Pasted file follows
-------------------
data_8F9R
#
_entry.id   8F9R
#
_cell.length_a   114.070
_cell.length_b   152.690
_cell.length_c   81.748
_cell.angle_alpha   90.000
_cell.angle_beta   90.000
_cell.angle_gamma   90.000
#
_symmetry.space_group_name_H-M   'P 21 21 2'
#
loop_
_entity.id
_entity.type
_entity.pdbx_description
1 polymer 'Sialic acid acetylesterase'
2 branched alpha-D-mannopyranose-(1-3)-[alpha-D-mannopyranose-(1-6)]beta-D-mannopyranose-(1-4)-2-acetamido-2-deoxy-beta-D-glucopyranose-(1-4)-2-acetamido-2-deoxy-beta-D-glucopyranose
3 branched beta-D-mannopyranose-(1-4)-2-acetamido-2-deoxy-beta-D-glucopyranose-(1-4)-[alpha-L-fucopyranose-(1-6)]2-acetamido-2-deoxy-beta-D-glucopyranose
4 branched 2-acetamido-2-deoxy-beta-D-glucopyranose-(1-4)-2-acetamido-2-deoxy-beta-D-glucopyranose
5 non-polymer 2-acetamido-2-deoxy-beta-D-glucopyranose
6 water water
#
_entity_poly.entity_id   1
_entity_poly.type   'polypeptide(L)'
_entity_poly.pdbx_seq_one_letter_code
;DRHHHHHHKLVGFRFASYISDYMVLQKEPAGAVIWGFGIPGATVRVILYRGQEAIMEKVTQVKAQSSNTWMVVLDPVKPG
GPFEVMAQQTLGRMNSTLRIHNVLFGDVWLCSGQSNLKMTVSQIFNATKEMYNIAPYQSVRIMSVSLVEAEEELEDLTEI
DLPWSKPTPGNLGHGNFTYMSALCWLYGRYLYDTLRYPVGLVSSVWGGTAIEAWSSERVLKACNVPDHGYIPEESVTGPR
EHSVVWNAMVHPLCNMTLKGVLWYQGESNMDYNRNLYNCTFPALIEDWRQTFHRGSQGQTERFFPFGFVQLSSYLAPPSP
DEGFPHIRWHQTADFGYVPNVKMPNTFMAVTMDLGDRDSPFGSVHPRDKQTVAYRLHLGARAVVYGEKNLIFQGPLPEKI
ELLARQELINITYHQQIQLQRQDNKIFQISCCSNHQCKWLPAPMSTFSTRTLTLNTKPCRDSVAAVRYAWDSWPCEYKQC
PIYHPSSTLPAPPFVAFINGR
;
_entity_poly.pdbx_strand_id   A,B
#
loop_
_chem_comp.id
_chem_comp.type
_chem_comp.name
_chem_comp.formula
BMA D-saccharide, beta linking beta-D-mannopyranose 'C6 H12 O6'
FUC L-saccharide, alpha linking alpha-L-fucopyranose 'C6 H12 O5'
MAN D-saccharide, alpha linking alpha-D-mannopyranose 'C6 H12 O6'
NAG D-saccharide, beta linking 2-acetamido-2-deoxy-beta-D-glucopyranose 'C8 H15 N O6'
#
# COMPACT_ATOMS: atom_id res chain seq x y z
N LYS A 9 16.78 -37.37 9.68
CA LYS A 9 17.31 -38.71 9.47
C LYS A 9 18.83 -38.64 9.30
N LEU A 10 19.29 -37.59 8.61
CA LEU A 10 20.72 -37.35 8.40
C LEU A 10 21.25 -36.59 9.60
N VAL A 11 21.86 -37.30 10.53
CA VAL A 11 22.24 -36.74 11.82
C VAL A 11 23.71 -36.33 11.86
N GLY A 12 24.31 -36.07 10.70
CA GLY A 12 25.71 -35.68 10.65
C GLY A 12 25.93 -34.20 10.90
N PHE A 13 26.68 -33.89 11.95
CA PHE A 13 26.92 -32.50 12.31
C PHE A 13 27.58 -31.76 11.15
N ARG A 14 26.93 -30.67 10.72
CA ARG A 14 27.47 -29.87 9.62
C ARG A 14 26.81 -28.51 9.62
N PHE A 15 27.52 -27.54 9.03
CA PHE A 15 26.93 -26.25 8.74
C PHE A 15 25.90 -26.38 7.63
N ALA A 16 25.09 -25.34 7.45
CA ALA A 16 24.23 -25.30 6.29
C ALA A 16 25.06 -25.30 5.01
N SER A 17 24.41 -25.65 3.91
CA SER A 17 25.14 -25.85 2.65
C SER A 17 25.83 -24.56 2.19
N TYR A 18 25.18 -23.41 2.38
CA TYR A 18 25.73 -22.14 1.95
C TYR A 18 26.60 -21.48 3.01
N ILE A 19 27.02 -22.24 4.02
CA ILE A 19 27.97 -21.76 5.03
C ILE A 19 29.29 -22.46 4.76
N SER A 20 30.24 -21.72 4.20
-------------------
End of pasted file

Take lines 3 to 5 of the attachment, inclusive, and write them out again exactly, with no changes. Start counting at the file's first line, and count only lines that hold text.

_entry.id   8F9R
#
_cell.length_a   114.070